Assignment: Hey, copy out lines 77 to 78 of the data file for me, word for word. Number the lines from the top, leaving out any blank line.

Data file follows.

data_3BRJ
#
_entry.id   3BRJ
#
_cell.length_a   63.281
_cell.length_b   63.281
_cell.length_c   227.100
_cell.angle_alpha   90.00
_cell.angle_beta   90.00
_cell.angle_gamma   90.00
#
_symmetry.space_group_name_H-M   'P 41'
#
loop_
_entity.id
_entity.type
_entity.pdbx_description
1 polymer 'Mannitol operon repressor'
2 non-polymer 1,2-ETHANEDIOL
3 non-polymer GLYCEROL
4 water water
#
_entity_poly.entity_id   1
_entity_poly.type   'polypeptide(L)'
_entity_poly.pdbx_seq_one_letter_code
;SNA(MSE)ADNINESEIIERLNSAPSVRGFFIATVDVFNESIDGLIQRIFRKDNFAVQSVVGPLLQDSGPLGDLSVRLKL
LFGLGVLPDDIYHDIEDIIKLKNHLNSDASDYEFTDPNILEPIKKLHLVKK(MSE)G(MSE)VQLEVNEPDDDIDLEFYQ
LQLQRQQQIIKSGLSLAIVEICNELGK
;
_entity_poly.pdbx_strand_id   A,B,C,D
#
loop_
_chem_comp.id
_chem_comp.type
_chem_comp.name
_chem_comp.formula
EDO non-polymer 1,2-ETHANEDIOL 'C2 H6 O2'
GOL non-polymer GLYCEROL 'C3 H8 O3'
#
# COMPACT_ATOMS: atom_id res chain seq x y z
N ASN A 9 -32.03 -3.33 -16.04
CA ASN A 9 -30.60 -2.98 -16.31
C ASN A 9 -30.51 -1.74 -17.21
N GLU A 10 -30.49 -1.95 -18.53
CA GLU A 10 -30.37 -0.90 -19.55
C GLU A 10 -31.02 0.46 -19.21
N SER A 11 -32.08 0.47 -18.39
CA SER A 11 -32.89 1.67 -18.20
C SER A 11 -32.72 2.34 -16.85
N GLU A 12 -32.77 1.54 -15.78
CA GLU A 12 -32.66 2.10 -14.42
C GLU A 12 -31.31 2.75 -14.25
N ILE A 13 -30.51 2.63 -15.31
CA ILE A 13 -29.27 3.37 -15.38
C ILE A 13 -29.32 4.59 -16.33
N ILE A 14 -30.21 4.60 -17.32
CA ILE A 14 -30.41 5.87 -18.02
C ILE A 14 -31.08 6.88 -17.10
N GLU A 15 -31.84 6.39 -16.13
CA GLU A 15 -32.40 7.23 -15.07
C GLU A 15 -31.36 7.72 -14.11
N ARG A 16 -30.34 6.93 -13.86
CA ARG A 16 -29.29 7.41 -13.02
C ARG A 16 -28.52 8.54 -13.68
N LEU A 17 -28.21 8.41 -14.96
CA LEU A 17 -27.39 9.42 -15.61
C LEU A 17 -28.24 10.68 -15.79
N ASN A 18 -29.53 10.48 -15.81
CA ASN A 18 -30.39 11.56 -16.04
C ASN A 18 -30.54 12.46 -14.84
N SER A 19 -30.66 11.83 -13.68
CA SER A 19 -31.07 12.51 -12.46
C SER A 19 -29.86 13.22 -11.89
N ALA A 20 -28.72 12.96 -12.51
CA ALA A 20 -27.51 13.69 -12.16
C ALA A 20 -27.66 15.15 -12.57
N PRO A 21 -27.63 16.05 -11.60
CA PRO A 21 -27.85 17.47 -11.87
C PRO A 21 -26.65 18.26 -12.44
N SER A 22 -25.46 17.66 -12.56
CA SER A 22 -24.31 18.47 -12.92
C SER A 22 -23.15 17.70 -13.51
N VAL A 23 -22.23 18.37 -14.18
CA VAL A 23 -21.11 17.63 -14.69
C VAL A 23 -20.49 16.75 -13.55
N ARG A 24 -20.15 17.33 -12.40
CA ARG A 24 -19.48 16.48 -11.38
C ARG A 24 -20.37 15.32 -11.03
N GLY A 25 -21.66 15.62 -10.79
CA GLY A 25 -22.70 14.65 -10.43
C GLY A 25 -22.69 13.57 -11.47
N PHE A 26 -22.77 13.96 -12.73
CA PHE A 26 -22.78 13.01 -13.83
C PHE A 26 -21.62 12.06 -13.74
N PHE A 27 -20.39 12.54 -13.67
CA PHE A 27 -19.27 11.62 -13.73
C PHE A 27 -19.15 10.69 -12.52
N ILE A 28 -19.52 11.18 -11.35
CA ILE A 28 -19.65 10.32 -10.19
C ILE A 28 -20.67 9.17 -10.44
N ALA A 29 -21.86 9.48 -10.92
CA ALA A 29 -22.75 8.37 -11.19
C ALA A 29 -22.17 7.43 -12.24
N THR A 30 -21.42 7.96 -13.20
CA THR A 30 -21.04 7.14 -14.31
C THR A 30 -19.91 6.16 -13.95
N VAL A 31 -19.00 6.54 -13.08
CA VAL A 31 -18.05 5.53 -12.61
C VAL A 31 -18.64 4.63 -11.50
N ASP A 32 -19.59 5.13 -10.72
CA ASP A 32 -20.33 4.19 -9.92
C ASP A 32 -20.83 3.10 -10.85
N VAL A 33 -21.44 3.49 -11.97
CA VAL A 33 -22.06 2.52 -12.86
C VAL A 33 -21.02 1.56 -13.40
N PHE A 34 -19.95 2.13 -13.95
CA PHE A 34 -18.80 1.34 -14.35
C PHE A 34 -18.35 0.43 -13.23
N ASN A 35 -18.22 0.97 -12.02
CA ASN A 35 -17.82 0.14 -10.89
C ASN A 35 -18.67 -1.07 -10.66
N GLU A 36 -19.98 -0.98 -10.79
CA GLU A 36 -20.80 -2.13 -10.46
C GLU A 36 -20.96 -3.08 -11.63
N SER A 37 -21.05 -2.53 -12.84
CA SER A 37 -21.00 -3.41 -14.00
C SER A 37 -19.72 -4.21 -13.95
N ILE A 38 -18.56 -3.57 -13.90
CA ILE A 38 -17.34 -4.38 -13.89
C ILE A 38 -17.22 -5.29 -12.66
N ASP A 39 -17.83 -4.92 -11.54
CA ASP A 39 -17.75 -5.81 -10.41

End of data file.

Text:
N PRO A 21 -27.63 16.05 -11.60
CA PRO A 21 -27.85 17.47 -11.87